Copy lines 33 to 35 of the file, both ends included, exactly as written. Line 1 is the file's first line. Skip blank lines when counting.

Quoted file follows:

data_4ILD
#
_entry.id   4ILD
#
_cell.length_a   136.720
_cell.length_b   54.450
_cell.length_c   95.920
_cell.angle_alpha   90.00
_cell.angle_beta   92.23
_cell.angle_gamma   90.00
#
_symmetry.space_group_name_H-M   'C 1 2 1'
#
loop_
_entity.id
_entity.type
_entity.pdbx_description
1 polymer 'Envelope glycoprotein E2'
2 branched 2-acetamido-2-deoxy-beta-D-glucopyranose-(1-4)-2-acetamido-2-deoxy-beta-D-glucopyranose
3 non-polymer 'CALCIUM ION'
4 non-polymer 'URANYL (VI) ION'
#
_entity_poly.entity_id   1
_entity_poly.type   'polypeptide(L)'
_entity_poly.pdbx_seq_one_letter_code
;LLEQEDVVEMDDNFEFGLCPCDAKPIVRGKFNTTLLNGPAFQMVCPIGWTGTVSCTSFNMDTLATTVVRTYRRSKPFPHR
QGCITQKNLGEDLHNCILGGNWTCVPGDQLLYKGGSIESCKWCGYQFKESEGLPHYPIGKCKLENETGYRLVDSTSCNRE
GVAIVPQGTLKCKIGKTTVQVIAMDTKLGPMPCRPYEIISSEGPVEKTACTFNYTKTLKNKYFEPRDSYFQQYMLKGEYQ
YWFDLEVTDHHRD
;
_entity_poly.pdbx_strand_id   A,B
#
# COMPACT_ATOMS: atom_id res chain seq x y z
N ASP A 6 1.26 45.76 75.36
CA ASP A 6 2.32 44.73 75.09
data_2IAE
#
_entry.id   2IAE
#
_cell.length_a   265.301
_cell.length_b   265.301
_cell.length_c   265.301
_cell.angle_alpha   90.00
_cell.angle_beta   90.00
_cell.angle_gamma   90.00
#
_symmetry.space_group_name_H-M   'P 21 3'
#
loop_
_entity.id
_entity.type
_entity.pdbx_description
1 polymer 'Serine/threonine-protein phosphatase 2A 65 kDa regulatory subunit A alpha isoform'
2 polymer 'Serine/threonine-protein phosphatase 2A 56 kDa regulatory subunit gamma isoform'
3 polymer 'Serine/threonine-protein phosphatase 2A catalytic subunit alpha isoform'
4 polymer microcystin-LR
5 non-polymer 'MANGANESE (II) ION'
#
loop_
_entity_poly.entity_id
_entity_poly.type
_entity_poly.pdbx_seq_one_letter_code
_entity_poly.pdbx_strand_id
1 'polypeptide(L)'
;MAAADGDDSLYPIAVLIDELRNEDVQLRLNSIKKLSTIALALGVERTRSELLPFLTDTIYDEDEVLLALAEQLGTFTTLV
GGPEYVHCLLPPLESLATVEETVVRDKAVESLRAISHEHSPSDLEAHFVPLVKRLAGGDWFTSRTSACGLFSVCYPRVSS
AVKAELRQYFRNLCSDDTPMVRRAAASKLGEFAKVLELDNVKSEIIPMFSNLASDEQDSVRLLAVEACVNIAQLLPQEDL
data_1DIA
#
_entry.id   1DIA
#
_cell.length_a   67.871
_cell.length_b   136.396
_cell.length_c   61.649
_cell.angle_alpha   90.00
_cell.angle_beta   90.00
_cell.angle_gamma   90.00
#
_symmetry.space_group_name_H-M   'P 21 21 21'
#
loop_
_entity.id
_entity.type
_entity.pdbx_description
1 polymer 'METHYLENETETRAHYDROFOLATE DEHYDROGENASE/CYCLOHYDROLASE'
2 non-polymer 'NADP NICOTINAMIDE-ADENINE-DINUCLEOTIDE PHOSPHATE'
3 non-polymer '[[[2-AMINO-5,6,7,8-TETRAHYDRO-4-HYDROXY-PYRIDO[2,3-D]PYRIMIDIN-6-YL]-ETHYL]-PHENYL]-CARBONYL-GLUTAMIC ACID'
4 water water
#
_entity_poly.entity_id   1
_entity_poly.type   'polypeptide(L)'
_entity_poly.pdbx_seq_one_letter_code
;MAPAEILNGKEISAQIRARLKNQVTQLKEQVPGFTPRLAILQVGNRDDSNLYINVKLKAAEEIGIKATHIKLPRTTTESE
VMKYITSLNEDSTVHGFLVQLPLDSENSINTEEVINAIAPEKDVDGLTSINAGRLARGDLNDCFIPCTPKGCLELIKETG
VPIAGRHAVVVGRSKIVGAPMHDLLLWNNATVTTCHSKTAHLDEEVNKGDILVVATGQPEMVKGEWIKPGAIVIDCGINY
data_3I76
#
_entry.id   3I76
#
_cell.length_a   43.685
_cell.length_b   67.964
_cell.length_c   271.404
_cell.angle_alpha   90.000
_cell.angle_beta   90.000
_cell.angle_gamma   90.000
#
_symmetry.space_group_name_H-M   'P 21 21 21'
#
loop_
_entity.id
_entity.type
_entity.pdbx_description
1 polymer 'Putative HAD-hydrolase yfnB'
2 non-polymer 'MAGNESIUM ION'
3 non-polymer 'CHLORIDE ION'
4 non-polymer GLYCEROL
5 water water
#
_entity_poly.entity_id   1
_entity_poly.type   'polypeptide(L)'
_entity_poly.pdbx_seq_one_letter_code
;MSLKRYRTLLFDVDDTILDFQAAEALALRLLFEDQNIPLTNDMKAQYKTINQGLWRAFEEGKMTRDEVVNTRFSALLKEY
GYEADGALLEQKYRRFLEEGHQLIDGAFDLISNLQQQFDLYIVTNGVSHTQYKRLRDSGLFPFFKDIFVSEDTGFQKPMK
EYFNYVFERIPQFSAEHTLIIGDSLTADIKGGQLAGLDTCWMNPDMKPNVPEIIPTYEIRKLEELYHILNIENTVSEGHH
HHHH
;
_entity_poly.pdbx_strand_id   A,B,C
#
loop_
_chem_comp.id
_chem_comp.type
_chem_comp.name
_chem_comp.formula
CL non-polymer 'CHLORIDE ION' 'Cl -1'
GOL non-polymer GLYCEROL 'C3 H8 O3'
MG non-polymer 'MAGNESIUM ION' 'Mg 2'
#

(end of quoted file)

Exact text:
# COMPACT_ATOMS: atom_id res chain seq x y z
N ASP A 6 1.26 45.76 75.36
CA ASP A 6 2.32 44.73 75.09